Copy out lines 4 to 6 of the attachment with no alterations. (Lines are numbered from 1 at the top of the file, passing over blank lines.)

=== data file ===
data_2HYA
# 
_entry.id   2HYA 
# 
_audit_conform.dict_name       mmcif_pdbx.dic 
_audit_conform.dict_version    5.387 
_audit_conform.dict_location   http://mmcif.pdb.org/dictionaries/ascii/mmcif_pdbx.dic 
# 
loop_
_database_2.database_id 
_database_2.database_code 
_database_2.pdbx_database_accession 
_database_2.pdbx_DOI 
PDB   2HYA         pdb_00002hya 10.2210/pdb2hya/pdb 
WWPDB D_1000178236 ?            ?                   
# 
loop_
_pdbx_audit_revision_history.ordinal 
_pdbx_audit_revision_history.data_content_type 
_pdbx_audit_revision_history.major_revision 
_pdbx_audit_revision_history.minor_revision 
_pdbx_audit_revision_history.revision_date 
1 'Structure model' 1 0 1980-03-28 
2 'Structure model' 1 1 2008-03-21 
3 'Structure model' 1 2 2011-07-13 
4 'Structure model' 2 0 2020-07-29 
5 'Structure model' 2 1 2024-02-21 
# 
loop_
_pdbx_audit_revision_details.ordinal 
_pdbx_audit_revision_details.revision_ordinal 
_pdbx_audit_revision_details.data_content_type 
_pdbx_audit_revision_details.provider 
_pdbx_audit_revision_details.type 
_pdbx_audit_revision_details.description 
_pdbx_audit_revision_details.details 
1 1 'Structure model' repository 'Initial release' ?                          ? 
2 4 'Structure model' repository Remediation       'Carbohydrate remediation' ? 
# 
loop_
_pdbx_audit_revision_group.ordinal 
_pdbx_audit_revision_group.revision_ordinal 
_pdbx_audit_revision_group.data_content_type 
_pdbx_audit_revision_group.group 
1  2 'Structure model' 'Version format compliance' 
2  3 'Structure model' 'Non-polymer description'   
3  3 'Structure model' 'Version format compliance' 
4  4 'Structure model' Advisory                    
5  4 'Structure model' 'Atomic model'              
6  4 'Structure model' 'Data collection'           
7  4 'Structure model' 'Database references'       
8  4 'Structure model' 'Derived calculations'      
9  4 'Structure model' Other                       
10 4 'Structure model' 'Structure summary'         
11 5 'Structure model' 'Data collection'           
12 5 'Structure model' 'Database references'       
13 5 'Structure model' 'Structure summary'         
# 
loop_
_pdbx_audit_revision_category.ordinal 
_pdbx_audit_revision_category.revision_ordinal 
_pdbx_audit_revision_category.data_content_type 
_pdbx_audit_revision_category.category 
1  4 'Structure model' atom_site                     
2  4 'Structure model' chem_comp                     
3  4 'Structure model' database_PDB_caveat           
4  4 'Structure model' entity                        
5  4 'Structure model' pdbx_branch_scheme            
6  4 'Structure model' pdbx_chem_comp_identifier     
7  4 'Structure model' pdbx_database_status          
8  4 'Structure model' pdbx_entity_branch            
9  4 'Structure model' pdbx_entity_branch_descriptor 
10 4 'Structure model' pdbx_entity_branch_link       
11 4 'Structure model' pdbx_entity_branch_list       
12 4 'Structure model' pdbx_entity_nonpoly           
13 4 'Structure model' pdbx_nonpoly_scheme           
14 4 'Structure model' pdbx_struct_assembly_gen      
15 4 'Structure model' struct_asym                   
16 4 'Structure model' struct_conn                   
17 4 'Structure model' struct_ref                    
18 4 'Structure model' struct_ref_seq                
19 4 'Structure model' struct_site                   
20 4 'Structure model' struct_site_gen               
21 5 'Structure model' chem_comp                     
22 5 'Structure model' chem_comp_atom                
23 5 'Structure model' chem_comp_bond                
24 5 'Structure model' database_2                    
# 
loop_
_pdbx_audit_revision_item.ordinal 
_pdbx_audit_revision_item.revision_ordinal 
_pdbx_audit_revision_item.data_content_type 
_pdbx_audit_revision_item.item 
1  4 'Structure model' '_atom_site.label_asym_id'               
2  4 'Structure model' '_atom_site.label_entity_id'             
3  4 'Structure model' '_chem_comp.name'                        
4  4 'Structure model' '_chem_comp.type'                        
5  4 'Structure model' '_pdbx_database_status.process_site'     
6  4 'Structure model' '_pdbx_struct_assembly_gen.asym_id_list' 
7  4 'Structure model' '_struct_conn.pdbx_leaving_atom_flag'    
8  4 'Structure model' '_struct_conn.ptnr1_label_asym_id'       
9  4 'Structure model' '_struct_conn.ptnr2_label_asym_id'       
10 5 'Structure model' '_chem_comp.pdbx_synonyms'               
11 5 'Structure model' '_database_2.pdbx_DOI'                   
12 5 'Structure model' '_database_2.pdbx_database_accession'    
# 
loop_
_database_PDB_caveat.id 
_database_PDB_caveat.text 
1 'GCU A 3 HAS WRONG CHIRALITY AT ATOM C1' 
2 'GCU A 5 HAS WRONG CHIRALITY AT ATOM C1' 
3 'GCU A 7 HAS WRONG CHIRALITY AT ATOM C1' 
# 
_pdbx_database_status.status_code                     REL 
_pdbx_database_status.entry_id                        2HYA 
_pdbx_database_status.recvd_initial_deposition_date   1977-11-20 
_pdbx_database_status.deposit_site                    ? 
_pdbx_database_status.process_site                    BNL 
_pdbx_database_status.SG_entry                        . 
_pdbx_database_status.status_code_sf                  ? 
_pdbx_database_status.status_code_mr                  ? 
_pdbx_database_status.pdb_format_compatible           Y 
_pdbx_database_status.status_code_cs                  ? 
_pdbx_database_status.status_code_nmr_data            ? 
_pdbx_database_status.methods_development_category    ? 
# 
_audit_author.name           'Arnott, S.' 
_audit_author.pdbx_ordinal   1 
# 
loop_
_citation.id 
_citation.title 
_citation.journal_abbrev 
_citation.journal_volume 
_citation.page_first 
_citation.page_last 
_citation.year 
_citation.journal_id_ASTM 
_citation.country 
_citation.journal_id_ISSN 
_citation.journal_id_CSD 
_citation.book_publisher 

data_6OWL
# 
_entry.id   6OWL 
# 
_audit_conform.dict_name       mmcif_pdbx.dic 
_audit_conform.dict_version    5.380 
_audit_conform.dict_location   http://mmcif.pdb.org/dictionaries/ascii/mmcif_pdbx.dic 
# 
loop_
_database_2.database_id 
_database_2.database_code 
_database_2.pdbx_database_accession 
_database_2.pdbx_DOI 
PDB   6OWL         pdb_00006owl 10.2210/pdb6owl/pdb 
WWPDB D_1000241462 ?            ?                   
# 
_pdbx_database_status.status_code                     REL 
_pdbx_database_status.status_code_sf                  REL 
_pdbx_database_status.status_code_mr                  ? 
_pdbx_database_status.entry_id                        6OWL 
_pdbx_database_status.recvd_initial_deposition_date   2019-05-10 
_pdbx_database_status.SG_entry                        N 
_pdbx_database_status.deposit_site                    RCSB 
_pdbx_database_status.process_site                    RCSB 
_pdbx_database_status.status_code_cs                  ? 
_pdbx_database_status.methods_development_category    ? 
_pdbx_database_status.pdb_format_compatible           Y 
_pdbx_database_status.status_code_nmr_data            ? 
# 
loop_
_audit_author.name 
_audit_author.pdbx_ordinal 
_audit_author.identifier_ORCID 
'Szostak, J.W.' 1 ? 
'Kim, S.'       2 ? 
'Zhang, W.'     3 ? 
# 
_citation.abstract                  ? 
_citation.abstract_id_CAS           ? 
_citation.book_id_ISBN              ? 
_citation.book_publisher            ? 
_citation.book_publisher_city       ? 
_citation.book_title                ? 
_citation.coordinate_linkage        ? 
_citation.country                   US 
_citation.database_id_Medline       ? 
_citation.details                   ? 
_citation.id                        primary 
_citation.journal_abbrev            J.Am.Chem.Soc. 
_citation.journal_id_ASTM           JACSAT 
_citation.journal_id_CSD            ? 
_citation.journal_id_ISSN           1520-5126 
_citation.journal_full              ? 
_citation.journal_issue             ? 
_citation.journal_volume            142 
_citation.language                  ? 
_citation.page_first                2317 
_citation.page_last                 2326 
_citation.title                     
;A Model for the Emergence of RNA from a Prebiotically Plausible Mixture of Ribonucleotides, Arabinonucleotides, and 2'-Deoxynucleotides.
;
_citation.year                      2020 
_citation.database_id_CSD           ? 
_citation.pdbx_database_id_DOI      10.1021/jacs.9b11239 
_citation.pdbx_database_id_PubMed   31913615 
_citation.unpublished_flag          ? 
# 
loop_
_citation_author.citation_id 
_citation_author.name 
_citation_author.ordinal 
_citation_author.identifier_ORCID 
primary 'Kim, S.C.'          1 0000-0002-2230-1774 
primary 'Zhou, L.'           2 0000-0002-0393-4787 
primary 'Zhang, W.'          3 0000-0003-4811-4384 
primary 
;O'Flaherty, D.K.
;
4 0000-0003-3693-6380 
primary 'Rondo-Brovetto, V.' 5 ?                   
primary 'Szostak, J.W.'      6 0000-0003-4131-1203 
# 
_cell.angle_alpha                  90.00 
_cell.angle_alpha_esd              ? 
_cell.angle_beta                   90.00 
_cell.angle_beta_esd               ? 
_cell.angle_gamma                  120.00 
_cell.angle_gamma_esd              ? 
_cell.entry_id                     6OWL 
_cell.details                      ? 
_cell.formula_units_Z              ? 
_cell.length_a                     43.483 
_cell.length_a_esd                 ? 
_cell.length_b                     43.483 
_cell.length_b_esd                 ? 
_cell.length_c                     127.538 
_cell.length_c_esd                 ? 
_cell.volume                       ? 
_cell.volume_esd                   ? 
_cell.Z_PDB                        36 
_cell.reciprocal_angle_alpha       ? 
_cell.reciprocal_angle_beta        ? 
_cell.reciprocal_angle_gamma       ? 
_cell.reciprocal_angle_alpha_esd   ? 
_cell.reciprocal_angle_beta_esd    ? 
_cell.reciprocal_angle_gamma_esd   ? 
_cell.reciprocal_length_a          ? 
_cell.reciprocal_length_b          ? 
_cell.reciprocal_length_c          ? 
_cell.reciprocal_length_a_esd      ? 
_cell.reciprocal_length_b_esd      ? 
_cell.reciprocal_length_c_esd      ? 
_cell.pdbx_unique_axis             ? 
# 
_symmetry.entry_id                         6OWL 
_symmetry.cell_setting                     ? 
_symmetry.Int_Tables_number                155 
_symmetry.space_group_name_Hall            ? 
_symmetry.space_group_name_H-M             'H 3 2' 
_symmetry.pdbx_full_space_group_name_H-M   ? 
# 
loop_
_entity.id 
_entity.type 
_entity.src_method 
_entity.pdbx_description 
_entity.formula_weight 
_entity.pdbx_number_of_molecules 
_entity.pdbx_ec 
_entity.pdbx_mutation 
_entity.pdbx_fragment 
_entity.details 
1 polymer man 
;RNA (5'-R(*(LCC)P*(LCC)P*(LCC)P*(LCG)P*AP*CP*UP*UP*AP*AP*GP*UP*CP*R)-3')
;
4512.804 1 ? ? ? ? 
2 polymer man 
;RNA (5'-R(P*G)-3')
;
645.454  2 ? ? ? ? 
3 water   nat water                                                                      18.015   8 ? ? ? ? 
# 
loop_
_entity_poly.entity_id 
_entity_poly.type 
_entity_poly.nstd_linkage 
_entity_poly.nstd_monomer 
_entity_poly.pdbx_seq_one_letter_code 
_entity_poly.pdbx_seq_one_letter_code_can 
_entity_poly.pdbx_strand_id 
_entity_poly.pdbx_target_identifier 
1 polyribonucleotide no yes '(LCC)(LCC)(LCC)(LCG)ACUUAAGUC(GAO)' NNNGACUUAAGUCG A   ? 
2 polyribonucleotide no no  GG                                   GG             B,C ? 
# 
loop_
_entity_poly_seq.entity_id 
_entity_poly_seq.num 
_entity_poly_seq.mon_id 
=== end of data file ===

# 
_audit_conform.dict_name       mmcif_pdbx.dic 
_audit_conform.dict_version    5.387 